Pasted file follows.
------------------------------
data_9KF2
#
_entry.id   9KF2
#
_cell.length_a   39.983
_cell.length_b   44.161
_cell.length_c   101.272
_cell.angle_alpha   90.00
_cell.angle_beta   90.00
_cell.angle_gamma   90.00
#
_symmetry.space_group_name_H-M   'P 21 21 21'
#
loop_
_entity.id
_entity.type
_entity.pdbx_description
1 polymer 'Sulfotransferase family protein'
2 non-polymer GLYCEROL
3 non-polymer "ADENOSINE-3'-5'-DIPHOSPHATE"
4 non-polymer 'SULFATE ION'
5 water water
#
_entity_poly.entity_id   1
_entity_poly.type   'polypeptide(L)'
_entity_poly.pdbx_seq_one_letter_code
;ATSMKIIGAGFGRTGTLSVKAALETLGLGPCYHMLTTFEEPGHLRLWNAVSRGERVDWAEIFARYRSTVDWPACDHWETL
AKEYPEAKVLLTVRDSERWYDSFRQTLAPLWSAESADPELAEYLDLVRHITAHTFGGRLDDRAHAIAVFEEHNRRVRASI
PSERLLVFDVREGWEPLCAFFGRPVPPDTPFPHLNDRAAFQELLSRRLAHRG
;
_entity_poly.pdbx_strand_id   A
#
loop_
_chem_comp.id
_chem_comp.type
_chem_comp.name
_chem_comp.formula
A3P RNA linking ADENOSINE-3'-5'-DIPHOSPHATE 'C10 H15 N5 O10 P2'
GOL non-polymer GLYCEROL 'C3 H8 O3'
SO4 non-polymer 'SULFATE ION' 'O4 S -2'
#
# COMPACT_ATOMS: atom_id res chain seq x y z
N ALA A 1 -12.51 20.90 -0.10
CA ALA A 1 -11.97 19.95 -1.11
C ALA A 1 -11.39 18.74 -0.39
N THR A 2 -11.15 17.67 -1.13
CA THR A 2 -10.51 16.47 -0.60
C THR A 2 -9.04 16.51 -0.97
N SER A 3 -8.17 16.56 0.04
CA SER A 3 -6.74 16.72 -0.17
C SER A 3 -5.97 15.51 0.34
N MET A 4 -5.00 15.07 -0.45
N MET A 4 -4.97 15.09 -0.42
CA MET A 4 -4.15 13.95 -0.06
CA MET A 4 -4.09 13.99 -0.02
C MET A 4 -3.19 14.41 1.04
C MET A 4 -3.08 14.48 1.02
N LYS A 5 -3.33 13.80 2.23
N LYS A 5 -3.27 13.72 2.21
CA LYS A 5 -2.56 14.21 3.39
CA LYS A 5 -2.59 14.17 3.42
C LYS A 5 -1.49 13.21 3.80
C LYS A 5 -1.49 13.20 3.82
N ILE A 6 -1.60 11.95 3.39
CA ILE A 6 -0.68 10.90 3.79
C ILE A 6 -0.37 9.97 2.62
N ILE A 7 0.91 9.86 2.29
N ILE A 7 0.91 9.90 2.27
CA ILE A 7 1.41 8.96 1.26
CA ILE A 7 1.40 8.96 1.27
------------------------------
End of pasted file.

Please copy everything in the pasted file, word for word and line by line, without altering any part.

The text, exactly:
data_9KF2
#
_entry.id   9KF2
#
_cell.length_a   39.983
_cell.length_b   44.161
_cell.length_c   101.272
_cell.angle_alpha   90.00
_cell.angle_beta   90.00
_cell.angle_gamma   90.00
#
_symmetry.space_group_name_H-M   'P 21 21 21'
#
loop_
_entity.id
_entity.type
_entity.pdbx_description
1 polymer 'Sulfotransferase family protein'
2 non-polymer GLYCEROL
3 non-polymer "ADENOSINE-3'-5'-DIPHOSPHATE"
4 non-polymer 'SULFATE ION'
5 water water
#
_entity_poly.entity_id   1
_entity_poly.type   'polypeptide(L)'
_entity_poly.pdbx_seq_one_letter_code
;ATSMKIIGAGFGRTGTLSVKAALETLGLGPCYHMLTTFEEPGHLRLWNAVSRGERVDWAEIFARYRSTVDWPACDHWETL
AKEYPEAKVLLTVRDSERWYDSFRQTLAPLWSAESADPELAEYLDLVRHITAHTFGGRLDDRAHAIAVFEEHNRRVRASI
PSERLLVFDVREGWEPLCAFFGRPVPPDTPFPHLNDRAAFQELLSRRLAHRG
;
_entity_poly.pdbx_strand_id   A
#
loop_
_chem_comp.id
_chem_comp.type
_chem_comp.name
_chem_comp.formula
A3P RNA linking ADENOSINE-3'-5'-DIPHOSPHATE 'C10 H15 N5 O10 P2'
GOL non-polymer GLYCEROL 'C3 H8 O3'
SO4 non-polymer 'SULFATE ION' 'O4 S -2'
#
# COMPACT_ATOMS: atom_id res chain seq x y z
N ALA A 1 -12.51 20.90 -0.10
CA ALA A 1 -11.97 19.95 -1.11
C ALA A 1 -11.39 18.74 -0.39
N THR A 2 -11.15 17.67 -1.13
CA THR A 2 -10.51 16.47 -0.60
C THR A 2 -9.04 16.51 -0.97
N SER A 3 -8.17 16.56 0.04
CA SER A 3 -6.74 16.72 -0.17
C SER A 3 -5.97 15.51 0.34
N MET A 4 -5.00 15.07 -0.45
N MET A 4 -4.97 15.09 -0.42
CA MET A 4 -4.15 13.95 -0.06
CA MET A 4 -4.09 13.99 -0.02
C MET A 4 -3.19 14.41 1.04
C MET A 4 -3.08 14.48 1.02
N LYS A 5 -3.33 13.80 2.23
N LYS A 5 -3.27 13.72 2.21
CA LYS A 5 -2.56 14.21 3.39
CA LYS A 5 -2.59 14.17 3.42
C LYS A 5 -1.49 13.21 3.80
C LYS A 5 -1.49 13.20 3.82
N ILE A 6 -1.60 11.95 3.39
CA ILE A 6 -0.68 10.90 3.79
C ILE A 6 -0.37 9.97 2.62
N ILE A 7 0.91 9.86 2.29
N ILE A 7 0.91 9.90 2.27
CA ILE A 7 1.41 8.96 1.26
CA ILE A 7 1.40 8.96 1.27